I can see why you like the current Astra less than the really neat predecessor. That model in an unsung champion of great design at a reasonable price. It could look very smart and classy without looking spangly. I don´t honestly think many of its owners realise what a great looking car they are driving. That said, the current Astra manages to look pleasing in the dark colour/chrome window frame versions. In isolation I don´t have any problems with its appearance and think that in comparison with many of its peers manages a nice balancing act of practicality and attractive styling. I prefer it to the Focus, the Golf and the rest of its peers. I might be the only person with a rose tinted view of medium sized estates.

  6. Hi Richard. Longtime reader, first-time commenter.

    Here’s 3 shots at guessing your mystery reverse-rake C pillar Japanese car:

    If you’re thinking of a production Honda with reverse-rake C pillar then my guess is the 1993-1996 E-JA4/5 (JA4 was front-drive, JA5 was 4WD) Honda Today kei car. It had a fixed rear window and fold-down bootlid rather than a conventional hatchback tailgate. Honda archive web info is here (in Japanese, but the photos show the C pillar and rear glass) http://www.honda.co.jp/auto-archive/today/2door1996/line_up.html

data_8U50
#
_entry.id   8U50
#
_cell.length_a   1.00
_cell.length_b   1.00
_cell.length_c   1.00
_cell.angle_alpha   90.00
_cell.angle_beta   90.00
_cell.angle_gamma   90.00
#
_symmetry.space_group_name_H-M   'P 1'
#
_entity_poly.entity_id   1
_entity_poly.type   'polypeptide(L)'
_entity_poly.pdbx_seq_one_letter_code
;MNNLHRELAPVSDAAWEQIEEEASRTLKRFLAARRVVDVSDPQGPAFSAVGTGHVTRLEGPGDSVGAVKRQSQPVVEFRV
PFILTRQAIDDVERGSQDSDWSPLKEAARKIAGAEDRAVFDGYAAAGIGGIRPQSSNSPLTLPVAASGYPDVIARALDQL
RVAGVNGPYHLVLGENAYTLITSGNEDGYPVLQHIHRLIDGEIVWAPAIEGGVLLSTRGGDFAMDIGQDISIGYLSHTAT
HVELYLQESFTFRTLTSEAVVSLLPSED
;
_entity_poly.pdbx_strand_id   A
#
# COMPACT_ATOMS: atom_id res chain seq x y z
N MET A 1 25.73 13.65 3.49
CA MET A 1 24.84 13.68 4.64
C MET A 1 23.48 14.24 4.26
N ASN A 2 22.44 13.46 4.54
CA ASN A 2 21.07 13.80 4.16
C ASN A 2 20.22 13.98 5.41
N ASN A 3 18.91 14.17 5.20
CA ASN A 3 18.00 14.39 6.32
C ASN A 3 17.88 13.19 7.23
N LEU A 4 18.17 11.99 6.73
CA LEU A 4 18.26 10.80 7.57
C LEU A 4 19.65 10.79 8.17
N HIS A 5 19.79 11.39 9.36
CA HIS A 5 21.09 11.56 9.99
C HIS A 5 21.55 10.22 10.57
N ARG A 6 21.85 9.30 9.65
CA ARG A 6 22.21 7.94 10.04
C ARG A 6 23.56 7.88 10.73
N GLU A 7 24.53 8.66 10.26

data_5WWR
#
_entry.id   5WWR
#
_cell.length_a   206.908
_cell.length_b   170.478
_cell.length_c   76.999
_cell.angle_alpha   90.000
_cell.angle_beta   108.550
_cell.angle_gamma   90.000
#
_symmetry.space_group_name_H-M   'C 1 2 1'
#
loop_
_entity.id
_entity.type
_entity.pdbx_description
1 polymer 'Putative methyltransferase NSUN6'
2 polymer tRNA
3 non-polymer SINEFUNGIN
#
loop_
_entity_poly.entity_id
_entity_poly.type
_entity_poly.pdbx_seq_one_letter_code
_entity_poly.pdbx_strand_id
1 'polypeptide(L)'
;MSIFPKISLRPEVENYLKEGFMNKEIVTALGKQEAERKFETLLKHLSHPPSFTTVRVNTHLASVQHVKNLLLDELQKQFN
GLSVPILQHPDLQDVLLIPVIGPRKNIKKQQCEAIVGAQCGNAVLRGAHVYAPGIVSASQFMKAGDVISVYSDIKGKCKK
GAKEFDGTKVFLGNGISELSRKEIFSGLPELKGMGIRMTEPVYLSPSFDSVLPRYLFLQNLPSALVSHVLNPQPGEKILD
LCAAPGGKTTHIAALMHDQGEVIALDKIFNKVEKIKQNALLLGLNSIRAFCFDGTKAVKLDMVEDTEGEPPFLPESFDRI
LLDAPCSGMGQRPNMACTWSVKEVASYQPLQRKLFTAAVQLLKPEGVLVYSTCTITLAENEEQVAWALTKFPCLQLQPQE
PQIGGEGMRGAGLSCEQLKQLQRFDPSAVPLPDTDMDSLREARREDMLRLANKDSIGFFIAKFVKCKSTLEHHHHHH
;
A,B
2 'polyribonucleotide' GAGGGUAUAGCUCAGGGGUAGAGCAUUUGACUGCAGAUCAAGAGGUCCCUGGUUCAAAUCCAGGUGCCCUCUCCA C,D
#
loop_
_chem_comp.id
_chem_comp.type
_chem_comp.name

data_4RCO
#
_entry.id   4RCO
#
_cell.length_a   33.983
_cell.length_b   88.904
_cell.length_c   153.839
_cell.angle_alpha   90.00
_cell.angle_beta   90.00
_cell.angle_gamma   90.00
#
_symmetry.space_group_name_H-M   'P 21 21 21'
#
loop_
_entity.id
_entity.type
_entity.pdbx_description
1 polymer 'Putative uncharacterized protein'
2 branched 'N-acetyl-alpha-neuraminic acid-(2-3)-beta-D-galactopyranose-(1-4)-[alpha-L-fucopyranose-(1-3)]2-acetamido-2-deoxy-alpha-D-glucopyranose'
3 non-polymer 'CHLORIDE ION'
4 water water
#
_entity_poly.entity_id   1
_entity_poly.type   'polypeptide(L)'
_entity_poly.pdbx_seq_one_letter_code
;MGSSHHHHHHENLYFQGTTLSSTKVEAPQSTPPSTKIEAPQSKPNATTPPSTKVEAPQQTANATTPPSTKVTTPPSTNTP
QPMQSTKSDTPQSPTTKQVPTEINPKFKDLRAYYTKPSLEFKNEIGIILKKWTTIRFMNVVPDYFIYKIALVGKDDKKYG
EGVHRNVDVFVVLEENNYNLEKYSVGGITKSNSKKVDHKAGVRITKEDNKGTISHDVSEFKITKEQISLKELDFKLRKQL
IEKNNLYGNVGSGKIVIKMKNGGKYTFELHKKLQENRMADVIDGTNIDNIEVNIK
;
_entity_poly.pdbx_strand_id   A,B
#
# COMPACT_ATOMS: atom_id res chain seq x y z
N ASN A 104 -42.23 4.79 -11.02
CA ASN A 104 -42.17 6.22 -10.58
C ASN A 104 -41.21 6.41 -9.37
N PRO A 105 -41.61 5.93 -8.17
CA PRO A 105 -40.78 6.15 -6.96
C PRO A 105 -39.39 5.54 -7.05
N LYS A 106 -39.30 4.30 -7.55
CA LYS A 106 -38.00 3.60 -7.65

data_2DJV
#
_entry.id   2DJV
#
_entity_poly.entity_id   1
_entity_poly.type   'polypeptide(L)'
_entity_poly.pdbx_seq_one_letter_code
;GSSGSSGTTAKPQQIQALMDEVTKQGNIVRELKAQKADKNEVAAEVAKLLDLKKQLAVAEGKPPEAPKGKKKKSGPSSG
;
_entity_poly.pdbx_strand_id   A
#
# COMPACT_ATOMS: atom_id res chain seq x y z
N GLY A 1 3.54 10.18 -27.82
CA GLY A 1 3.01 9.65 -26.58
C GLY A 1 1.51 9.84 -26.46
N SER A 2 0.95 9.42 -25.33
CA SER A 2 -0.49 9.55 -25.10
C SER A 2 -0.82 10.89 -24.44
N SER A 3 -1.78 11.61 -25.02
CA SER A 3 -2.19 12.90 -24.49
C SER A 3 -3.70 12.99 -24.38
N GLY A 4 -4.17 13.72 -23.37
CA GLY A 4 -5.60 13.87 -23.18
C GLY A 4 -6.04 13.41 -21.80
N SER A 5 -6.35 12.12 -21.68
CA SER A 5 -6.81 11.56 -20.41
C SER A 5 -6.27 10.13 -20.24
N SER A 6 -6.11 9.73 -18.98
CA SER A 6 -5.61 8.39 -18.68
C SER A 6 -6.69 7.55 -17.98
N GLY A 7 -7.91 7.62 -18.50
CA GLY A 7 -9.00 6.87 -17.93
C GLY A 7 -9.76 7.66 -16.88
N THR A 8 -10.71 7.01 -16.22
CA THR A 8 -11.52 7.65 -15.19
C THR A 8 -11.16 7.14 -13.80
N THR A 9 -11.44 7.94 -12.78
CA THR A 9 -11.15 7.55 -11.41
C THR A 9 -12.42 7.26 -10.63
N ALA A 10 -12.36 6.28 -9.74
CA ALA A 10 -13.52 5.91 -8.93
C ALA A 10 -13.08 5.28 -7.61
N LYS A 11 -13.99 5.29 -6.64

If you’re thinking of a Honda concept car then I guess the 1984 Pininfarina Honda HPX had a vestigal reverse-rake back window where the trailing edge of the glass canopy departed the bodywork? But I can’t think of any others between that and the 2003 HSC not-a-new-NSX concept

    Lastly, if you’re thinking of a Japanese car with a reverse rake C pillar but not a Honda, then perhaps you mean the 2000-2002 Will Vi by Toyota? That car had a properly reverse-raked C pillar and rear windscreen.

  7. Hi Mark- nice to see your words here. Thanks for the tips. I haven´t looked at them yet but I hope one of them will be the culprit. The silly story behind this is that I was idly looking through an old copy of Car in Ireland and I noticed the image. I thought: there´s that wretched faux-reverse rake pillar. I put the magazine back and in the interim have not been back to the Irish collecion to search it out again. I have looked on the web and conclude that Google´s image searches are not very precise. I look forward to your further comments about other articles!